James McCarthy and Nico Muhly have both recently been commissioned to write substantial new works about Alan Turing. James McCarthy’s 'Codebreaker' will premiere at the Barbican on April 26, 2014, Nico Muhly’s 'Sentences' will also premiere at the Barbican, but on June 6, 2015, starring Iestyn Davies. The two composers met up with Gramophone’s editor Martin Cullingford to discuss their different approaches to bringing Alan Turing to musical life…
James McCarthy So have you finished your piece?
Nico Muhly No, I haven’t even started it! I have sketches…
JM How long do you think it will take to write?
NM I’ve found that once I have a text that I like the actual composition is really fast. But it’s worth it to fuss over the text properly until it is correct. Basically, I can look at a page of text from a distance and know that I can set it, you can just see whether a text has a built in ‘sensibility’ to it.
JM Do you find it hard to explain to the writer why you need a text to be a certain way?
NM Sometimes what I’ll do is set an awkward phrase to music and then play it for the writer so they can see for themselves. But how did you do your text, what was your process?
JM I just thought about three key moments of Turing’s life: first, falling in love with Christopher Morcom, second was the war, and then finally his demise. Then I tried to find poetry to slot into those holes. And also I’ve got a separate character of Sara Turing (Alan’s mother) to help the audience understand what’s going on in the narrative.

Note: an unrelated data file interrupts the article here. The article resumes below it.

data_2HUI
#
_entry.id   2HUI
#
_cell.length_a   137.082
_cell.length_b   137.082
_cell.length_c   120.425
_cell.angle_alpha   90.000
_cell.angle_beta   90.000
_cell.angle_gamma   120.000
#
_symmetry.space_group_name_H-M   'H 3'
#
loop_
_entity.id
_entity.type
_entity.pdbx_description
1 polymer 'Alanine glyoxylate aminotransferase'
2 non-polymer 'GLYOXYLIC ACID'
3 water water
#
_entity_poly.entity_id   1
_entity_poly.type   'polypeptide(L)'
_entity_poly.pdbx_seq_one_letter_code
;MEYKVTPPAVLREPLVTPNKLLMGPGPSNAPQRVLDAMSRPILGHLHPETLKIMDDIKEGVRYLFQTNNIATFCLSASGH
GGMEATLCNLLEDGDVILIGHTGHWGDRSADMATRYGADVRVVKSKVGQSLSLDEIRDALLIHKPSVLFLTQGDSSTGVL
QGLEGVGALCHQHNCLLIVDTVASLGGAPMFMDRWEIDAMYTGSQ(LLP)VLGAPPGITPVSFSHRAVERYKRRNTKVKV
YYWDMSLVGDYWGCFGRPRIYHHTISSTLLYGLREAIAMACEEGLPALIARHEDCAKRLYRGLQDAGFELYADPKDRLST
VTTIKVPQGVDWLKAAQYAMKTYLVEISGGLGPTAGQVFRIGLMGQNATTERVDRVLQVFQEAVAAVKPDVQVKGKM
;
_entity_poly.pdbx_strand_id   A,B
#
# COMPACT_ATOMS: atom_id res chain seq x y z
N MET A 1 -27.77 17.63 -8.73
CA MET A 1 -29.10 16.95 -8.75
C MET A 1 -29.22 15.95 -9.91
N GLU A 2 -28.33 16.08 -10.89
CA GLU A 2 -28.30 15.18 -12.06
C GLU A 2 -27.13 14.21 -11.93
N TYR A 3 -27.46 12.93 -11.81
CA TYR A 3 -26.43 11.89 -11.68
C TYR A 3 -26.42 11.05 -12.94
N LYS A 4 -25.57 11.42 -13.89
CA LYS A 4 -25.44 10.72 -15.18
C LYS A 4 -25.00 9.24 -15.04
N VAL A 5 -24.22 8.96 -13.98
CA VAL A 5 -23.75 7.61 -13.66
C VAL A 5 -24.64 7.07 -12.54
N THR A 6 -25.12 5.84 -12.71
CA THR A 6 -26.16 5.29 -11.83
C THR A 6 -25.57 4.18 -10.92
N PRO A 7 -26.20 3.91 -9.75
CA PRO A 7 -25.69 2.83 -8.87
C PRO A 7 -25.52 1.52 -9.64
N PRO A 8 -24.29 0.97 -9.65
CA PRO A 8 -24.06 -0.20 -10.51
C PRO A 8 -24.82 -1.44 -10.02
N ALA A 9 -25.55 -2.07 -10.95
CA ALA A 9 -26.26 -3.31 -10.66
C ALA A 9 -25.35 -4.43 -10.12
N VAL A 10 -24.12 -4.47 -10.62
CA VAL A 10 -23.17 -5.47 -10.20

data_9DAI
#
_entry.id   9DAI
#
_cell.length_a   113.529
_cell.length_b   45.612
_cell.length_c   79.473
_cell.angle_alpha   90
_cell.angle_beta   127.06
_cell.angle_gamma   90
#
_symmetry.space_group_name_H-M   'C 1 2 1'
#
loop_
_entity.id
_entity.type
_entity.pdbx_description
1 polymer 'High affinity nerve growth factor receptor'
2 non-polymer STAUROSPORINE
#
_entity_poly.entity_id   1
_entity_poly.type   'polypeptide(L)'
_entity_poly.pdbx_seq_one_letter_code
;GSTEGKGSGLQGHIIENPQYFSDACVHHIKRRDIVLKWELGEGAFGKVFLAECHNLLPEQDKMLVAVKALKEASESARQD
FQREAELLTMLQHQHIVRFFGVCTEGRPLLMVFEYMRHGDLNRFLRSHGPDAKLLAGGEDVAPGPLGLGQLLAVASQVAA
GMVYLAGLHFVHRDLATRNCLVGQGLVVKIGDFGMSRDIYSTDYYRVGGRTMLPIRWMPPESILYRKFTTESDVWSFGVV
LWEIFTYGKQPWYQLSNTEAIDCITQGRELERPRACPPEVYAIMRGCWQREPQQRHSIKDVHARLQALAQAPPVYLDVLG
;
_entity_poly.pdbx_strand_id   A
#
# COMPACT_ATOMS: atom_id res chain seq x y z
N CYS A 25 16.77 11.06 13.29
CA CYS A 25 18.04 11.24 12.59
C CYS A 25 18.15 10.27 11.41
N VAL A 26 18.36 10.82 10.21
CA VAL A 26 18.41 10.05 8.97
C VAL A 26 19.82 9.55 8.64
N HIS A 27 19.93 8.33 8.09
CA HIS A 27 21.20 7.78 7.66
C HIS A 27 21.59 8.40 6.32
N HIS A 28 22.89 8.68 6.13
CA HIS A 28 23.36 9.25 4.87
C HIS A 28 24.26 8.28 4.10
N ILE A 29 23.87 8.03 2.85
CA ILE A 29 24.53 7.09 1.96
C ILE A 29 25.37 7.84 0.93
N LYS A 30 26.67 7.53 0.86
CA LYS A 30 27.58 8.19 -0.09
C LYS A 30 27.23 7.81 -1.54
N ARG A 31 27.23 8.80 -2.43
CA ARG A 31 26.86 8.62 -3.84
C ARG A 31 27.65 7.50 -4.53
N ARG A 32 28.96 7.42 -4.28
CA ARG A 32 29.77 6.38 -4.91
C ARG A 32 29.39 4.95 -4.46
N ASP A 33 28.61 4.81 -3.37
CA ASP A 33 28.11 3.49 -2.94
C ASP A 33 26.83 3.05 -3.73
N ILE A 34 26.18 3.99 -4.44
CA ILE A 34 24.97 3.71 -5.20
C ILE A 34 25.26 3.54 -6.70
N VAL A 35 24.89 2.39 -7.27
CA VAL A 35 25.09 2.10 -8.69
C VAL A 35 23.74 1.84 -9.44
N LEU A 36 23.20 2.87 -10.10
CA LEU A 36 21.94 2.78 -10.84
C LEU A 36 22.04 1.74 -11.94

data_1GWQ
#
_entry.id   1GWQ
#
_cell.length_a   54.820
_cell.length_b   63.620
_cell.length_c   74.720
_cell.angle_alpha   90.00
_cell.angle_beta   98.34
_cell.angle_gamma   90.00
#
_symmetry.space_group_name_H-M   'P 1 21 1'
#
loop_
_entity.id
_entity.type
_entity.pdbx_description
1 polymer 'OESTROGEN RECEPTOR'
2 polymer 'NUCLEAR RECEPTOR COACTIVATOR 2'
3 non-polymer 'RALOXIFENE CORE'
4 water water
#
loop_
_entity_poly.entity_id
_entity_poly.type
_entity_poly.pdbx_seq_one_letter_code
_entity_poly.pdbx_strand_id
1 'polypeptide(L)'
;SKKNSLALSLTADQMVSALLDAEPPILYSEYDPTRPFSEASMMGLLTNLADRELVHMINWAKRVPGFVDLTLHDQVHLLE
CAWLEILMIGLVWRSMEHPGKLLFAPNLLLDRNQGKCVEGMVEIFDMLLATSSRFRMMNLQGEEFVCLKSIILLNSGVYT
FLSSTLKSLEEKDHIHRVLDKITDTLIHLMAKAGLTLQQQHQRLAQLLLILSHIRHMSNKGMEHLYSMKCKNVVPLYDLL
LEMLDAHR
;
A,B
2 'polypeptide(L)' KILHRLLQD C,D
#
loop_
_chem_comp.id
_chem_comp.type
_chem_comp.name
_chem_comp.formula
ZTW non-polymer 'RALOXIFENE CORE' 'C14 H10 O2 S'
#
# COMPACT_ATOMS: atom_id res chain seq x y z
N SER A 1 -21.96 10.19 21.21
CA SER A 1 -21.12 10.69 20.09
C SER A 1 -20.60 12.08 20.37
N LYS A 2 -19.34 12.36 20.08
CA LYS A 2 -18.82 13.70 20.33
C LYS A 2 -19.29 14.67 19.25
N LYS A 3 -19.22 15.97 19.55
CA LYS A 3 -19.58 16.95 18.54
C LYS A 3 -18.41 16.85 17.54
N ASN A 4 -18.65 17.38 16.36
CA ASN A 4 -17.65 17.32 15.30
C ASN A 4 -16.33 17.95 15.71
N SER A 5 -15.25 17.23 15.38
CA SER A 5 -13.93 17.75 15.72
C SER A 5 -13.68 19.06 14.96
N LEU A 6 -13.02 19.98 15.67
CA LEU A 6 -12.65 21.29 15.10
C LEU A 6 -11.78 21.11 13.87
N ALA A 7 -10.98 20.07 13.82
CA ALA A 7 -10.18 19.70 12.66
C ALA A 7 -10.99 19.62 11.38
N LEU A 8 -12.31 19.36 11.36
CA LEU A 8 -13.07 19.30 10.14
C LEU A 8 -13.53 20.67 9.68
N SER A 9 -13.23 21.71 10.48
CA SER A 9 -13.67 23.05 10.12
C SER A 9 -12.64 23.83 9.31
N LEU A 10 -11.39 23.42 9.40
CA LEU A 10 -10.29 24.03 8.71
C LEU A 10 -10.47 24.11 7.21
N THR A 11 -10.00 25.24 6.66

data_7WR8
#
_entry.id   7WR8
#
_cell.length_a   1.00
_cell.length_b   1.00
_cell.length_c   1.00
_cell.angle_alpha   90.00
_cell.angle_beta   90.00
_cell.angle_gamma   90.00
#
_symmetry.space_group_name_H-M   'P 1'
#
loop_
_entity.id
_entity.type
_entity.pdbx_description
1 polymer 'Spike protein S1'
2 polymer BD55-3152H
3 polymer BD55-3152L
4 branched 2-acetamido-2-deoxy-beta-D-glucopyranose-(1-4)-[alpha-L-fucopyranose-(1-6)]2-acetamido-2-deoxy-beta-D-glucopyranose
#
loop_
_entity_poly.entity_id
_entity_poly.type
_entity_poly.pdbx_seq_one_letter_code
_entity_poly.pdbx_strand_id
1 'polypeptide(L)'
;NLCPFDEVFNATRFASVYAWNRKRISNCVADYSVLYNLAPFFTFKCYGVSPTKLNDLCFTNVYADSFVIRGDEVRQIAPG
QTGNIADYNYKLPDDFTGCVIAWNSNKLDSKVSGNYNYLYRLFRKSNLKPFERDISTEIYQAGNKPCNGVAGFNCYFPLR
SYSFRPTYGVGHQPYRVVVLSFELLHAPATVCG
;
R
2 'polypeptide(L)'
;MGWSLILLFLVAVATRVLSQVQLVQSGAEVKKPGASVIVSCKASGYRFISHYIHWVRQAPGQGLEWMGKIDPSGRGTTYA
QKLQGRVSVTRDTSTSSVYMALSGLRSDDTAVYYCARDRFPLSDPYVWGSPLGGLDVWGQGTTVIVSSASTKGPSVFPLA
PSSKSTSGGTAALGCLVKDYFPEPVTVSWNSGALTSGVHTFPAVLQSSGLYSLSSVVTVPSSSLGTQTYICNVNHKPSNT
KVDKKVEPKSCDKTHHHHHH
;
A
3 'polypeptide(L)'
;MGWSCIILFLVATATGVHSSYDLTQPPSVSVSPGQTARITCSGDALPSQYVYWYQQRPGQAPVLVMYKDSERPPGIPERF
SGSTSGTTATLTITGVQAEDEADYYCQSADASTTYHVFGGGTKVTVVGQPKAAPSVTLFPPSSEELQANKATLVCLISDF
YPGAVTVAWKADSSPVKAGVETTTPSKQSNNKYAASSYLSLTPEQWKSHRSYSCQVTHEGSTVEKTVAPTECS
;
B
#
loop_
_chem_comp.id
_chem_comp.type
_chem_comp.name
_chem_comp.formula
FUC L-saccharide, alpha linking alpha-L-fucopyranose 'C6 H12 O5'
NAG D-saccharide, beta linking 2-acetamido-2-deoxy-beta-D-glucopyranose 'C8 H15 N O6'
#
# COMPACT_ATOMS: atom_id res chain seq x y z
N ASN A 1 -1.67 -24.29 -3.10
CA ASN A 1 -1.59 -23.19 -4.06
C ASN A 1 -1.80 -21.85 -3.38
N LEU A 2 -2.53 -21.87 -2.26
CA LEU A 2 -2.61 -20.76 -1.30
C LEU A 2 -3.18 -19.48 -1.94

NM A kind of Jiminy Cricket figure…
JM Yes, exactly!
NM And how long is the piece?
JM 55 minutes
NM That’s really long!
JM Yes – I hope it doesn’t feel that long at the premiere… And your piece is going to be around half-an-hour isn’t it?
NM It’s going to be 26 minutes. Once you get over 30 minutes then there are too many ideas!
Martin Cullingford Nico, tell me more about your piece – what aspects of Turing’s life are you going to explore?
NM I’m actually more interested in the science aspect, it’s much more abstracted. But we do spend some time in Cambridge and we also have the actual trial. The sentence of chemical castration is really crazily worded. But I have the advantage of just one singer, which is a faster moving fish than many combined voices…
'In my piece the choir are all portraying Turing. I had this idea of getting them all to Method act, change their clothes and their hair and sing differently, like a proper Daniel Day-Lewis thing'